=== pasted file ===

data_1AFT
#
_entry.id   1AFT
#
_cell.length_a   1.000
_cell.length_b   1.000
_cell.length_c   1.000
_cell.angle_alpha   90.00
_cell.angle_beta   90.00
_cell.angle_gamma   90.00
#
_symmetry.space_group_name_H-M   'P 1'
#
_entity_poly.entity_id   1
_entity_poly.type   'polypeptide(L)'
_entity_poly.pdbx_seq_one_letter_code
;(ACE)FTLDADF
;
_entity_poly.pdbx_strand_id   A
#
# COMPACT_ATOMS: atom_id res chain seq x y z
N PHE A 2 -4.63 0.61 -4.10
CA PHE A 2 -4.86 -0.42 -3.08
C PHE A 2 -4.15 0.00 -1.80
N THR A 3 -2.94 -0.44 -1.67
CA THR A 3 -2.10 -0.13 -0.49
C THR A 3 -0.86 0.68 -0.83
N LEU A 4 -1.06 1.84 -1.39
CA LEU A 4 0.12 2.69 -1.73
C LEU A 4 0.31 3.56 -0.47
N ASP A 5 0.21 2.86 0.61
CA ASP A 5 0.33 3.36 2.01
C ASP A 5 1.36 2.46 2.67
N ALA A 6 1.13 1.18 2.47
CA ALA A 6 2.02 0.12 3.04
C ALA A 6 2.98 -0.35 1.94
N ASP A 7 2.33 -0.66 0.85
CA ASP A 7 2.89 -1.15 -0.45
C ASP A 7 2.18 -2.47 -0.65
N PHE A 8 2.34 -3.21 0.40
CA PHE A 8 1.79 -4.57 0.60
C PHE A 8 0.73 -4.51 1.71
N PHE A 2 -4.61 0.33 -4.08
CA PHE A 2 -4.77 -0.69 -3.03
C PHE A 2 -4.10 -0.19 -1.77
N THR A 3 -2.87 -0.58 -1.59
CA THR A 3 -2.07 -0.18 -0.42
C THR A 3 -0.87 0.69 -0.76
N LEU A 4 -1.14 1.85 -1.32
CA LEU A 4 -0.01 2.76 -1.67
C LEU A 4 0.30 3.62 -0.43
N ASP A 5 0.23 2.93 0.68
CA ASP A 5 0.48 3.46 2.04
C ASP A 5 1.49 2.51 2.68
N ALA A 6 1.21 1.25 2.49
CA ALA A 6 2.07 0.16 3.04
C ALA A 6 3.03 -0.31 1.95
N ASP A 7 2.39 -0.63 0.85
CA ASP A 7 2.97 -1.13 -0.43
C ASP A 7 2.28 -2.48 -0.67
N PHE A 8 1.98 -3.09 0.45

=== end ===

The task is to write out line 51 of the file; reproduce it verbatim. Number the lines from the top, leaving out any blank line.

C LEU A 4 0.30 3.62 -0.43